silver sulphide and elemental sulphur.

AgBr) would form provided that thiosulphate was extensively


decomposed at sufciently high concentrations of hydrogen peroxide.
The reagent cost based on the data (i.e. 37.6 g/L H2O2, 95% Ag
recovery) obtained in the current study was estimated to be ~$63/m 3 of
the efuent corresponding to ~$61/kg of silver recovered at an efuent
concentration of 1.1 g/L Ag and a H2O2 (50% w/w) price of $911/m3. It is
pertinent to note that the efuent sample used in the current study is
relatively lean in silver content and the reagent cost will be considerably
reduced with an increase in the silver content of the efuent. In the
current study, ethylene glycol was used as a stabiliser to mitigate the
catalytic decomposition of H2O2 and an improvement in the recovery of
silver at the same level of H2O2 was achieved. However, this
improvement will not compromise its use due to its addition at high
concentrations (i.e. 20% v/v), which prohibitively increases (e.g. by up
to 8-fold) the reagent costs for the treatment process. Further treatment
of the silver precipitate obtained in the peroxide process is also required
to produce metallic silver. In this regard, Rabah et al. (1989) proposed
the thermal treatment of the silver sludge containing silver as sulphide
and halide at 980 C to yield metallic silver with a purity of 99.8%.
4. Conclusions
This study has demonstrated the treatment of the waste X-ray lm
processing solutions by hydrogen peroxide for the recovery of silver.
Kinetics tests have shown that the precipitation of silver from the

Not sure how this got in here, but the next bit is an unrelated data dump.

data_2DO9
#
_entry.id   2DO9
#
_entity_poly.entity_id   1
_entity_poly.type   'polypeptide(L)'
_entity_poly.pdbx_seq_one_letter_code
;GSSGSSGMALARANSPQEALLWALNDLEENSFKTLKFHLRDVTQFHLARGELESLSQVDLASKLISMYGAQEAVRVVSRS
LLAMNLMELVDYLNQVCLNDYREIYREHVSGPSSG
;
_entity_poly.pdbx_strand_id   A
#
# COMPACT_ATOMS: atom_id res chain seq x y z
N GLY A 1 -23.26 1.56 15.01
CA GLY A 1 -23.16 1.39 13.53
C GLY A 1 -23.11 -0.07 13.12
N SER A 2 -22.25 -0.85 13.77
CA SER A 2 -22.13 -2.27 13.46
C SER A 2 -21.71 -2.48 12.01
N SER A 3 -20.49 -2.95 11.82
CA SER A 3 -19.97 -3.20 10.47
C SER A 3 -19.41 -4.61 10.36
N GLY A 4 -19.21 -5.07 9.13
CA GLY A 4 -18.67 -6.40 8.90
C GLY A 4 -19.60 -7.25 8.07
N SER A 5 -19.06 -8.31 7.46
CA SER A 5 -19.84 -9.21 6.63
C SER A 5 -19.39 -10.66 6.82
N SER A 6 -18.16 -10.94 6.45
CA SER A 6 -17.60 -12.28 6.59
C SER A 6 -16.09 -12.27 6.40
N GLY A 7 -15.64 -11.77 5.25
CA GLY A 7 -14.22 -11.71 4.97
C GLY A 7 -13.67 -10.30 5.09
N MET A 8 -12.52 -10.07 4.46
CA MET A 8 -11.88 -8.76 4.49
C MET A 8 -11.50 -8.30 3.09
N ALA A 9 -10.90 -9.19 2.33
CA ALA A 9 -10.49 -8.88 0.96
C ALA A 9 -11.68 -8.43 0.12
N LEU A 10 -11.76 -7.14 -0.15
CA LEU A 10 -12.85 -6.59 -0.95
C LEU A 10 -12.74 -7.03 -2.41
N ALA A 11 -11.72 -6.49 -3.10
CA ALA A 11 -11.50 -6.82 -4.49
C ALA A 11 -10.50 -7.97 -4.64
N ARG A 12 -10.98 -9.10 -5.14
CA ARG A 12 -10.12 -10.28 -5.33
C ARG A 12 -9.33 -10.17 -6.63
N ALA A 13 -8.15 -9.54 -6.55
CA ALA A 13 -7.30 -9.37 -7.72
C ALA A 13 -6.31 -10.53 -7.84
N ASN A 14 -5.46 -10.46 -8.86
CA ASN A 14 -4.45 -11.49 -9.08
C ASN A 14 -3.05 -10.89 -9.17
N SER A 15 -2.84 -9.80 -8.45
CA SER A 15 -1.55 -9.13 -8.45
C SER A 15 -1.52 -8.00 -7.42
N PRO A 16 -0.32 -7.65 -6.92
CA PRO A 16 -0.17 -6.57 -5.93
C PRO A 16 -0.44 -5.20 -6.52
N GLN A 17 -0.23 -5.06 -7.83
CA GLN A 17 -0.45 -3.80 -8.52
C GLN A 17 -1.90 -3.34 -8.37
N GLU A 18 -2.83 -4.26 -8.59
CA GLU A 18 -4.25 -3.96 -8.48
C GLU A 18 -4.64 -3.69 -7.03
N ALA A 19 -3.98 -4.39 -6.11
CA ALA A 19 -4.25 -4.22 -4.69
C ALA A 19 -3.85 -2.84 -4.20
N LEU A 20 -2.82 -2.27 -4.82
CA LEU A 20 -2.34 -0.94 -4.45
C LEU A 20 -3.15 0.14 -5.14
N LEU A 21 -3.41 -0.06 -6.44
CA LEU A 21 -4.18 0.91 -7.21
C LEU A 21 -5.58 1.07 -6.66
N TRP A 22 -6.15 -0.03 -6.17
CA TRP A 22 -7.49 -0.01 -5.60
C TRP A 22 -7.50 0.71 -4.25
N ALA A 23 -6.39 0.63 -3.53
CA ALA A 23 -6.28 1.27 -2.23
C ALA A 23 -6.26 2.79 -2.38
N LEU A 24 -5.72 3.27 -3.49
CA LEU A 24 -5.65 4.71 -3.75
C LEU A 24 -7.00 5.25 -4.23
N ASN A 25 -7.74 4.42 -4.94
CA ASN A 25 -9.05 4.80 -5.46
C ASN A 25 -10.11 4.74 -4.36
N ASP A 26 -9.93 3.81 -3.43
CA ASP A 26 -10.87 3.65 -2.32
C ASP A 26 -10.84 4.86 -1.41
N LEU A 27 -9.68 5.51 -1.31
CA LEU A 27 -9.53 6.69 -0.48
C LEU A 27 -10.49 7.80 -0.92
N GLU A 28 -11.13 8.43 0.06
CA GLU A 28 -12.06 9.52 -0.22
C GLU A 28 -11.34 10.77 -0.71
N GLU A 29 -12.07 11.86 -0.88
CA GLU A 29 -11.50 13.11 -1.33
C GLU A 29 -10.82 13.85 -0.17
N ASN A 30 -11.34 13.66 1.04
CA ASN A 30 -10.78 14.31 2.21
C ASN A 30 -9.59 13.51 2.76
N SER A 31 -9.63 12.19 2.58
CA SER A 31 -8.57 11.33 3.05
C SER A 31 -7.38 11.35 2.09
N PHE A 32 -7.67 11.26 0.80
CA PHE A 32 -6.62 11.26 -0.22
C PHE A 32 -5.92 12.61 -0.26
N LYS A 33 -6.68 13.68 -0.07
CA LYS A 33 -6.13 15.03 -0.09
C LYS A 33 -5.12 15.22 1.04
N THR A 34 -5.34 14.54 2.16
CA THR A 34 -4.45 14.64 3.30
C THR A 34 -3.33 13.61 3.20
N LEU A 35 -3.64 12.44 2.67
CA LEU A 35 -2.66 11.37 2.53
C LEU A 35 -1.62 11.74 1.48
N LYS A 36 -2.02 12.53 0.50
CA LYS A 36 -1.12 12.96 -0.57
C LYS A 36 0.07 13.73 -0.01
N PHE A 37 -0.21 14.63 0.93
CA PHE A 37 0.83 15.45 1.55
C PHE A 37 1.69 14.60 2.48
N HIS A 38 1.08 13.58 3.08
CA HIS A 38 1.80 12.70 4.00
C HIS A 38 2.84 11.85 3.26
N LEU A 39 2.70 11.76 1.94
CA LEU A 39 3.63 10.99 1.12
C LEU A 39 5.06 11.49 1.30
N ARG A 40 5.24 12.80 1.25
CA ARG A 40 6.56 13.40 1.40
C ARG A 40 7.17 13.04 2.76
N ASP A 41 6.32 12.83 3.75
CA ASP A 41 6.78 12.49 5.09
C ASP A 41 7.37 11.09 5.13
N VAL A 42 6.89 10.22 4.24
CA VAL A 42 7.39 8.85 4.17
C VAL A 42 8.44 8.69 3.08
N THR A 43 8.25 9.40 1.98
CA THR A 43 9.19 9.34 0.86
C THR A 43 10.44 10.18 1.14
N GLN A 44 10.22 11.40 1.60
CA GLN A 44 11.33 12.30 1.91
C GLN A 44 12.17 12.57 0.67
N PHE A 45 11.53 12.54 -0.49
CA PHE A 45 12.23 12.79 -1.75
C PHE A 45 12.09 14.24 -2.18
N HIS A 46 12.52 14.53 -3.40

waste solution is a rapid process, but, highly exothermic in character
with the generation of large amount of heat presumably due to the
side reactions i.e. the concomitant oxidation of thiosulphate. Dosed
addition of hydrogen peroxide was found to be required to control
the temperature. A full factorial design (4 2) for the factors, H2O2
concentration and pH was developed for the experiments. The
concentration of hydrogen peroxide (5.851.6 g/L H2O2) was identied to be the most signicant parameter affecting the extent of silver
recovery as veried by the statistical analysis of data. Increasing pH
(4.27) appeared to improve the recovery of silver discernibly at low
levels of H2O2. The addition of ethylene glycol (0.510 mL) was
shown to enhance the silver recovery apparently due to its stabilising
effect on hydrogen peroxide. Characterisation studies have revealed
that silver is precipitated as ne grains predominantly in the form of
silver sulphide. It can be inferred from this study that hydrogen
peroxide as a green chemical is potentially a suitable reagent for the